Here are a couple random things that delighted me recently. They were found at the Spring Art Festival downtown this last weekend. I first came across Mystic Pieces, out of Phoenix (she’s on Etsy.com). The artist creates jewelry out of old antique watch clocks, which thrills me. We had a great chat about leaving the normal world of upper management and reliable paychecks to enter the manic one of self-promotion, gigs, bills (and paying them through art…or not paying them, because of art), backward schedules and how long it has been since we could afford to see a movie in the theater. It was a lovely moment that only a festival experience can provide.
Next up was the much sought-after Wonky Mug. I feel as though I’ve been scouring the earth for years in search of coffee mugs that stray from smooth, clean lines, shiny finishes, and (in some cases) generally sound logic. I found a couple mugs over a year ago that captivated me and happened to be the right price. The look was perfect. The design? Laughably bad. The handle is all wrong and one inevitably sustains major burns while using it. Seared flesh scares me not, however. A good mug is worth martyrdom. And now I have finally found another good mug. No martyrdom required.
The artist is Tom Alward, a Prescott local who, through his studies in Flagstaff, was awarded a grant to design and build a wood-burning kiln on campus. Through his work and recognition, he received other grants and studied in Virginia and Australia, experimenting with different indigenous clays. The thing I love most about his work is that he is a creator who almost seems like a messenger or mediator for a natural artistic process. He fires the kiln so hot that the ashes actually melt and create designs that are inconsistent, hugely diverse, and undeniably unique. The shapes of his objects are imperfect and organic and unapologetic, and they have an extremely satisfying weight to them.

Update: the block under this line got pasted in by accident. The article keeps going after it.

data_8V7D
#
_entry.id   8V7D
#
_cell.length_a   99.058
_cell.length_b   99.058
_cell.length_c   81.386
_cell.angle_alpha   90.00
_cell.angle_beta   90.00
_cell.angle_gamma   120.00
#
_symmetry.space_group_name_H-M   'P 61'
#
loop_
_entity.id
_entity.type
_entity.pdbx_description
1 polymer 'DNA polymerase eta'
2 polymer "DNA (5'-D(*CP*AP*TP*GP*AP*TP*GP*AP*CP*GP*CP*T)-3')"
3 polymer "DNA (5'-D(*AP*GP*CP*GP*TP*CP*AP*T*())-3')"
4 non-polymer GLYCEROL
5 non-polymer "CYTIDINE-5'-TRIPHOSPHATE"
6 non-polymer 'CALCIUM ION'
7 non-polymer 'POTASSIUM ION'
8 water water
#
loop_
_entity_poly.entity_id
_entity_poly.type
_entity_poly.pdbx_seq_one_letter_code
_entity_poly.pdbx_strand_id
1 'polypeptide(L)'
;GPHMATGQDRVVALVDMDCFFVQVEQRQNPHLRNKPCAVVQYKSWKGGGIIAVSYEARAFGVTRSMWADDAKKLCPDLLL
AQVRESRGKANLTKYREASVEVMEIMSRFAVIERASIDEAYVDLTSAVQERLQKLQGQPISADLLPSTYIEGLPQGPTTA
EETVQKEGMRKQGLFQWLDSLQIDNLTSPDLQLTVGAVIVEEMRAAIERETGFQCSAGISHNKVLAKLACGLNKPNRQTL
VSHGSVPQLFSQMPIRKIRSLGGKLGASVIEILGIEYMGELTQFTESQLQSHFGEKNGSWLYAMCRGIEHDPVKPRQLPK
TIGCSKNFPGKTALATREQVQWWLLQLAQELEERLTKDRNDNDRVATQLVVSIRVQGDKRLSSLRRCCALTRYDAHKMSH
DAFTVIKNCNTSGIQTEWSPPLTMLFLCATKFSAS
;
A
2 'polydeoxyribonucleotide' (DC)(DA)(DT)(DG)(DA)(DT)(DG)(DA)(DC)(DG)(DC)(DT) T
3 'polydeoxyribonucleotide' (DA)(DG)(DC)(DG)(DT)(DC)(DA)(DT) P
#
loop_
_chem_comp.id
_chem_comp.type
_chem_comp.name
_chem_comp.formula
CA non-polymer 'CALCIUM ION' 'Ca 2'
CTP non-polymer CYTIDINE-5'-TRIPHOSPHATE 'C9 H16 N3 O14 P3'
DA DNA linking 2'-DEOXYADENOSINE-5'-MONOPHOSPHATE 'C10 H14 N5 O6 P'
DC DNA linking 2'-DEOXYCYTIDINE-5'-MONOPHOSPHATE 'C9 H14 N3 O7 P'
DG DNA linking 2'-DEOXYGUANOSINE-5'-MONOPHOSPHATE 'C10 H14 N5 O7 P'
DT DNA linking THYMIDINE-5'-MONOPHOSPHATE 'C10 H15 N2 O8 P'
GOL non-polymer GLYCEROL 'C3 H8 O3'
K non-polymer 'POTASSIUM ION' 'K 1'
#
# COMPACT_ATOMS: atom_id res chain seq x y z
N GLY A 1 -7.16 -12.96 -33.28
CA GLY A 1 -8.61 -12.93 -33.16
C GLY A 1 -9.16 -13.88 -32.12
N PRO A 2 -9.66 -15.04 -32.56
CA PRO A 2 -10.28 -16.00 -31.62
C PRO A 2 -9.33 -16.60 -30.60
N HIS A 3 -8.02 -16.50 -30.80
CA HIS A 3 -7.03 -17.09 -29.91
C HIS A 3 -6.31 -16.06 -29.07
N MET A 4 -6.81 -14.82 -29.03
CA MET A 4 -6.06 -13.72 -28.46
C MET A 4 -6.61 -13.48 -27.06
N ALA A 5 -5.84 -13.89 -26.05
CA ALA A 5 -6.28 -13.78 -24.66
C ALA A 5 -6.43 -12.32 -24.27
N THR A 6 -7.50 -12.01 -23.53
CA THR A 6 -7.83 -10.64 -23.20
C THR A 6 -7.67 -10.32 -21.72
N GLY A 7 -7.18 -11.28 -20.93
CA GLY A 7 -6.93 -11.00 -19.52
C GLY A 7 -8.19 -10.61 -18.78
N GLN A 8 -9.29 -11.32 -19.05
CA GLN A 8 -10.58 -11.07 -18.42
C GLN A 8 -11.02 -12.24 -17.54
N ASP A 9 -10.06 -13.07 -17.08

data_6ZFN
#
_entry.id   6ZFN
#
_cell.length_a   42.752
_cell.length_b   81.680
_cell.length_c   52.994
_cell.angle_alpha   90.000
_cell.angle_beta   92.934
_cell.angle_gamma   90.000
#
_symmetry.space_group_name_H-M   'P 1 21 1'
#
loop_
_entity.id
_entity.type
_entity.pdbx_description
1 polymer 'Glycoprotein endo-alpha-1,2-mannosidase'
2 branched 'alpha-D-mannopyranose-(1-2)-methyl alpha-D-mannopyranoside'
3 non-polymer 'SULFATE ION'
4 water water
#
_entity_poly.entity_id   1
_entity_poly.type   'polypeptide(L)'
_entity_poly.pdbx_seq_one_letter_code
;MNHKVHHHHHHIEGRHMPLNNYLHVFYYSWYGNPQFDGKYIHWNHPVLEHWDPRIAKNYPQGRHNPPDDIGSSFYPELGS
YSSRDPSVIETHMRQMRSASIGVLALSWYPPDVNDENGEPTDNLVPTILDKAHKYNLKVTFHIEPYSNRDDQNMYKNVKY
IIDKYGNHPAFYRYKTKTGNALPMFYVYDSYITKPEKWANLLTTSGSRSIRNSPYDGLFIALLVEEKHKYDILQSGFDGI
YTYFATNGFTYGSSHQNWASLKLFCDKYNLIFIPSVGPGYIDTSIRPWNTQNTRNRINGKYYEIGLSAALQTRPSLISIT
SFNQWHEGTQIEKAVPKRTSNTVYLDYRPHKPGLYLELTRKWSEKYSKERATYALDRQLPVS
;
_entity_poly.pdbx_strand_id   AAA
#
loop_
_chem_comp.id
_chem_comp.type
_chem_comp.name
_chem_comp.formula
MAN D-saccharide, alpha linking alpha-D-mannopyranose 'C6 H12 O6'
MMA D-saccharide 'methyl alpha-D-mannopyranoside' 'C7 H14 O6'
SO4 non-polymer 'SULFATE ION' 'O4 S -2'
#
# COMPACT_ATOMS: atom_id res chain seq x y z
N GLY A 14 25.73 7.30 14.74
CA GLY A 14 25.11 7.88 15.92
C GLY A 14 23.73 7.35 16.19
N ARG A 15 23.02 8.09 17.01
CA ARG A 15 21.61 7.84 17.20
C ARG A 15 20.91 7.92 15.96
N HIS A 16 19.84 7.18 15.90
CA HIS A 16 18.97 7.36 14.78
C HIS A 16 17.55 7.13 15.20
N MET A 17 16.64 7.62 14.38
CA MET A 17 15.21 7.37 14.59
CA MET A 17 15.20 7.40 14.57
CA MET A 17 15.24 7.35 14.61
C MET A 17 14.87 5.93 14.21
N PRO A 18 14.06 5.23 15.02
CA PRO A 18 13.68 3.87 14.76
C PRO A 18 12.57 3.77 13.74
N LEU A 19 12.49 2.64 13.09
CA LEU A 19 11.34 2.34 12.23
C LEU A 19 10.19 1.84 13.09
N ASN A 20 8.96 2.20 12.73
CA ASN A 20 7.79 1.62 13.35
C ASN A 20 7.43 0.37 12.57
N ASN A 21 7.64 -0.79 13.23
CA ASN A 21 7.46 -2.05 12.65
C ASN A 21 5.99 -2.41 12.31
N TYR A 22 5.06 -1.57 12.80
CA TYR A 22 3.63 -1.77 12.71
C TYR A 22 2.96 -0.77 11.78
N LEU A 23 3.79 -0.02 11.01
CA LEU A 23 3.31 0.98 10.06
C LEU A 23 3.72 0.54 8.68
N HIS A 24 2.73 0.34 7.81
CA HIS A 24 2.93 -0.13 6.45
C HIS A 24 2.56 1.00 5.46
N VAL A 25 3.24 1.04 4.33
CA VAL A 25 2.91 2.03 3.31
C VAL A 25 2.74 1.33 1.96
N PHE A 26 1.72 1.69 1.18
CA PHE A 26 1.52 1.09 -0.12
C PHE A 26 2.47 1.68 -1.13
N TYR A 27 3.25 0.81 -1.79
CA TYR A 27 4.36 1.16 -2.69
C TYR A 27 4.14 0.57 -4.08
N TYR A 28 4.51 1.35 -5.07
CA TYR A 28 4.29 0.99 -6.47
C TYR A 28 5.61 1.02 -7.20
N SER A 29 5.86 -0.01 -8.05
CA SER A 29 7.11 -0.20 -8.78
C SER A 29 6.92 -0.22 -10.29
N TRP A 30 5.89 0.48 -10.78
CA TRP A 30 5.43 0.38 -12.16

I would like to think it’s a bit like the song writing process: when you start, you think you have the means and the ability to just write a little song, but during the process, the damn thing takes on a shape of its own, so to speak, and there are little discoveries and directional changes on the way to the end product. You end up somewhere unrecognizable, but it’s fun and it keeps your interest as a writer. I hope I’m correct in drawing this parallel…except that a finished song might have parts or phrases or chords that never sound right in the end and sometimes the whole thing is just a miserable failure. I’m guessing that doesn’t happen to Tom Alward.
Maybe his ceramic process isn’t as unusual as it sounded to me; I know nothing about ceramics. However, I know exactly how hard it is to find a good Wonky Mug of high craftsmanship, so I couldn’t be happier that this funky mustachioed potter, this crazy clay Creator, is out there (not too far away) melting his pretty ashes into little holy grails.
And that this fallen songstress got her hands on one of them.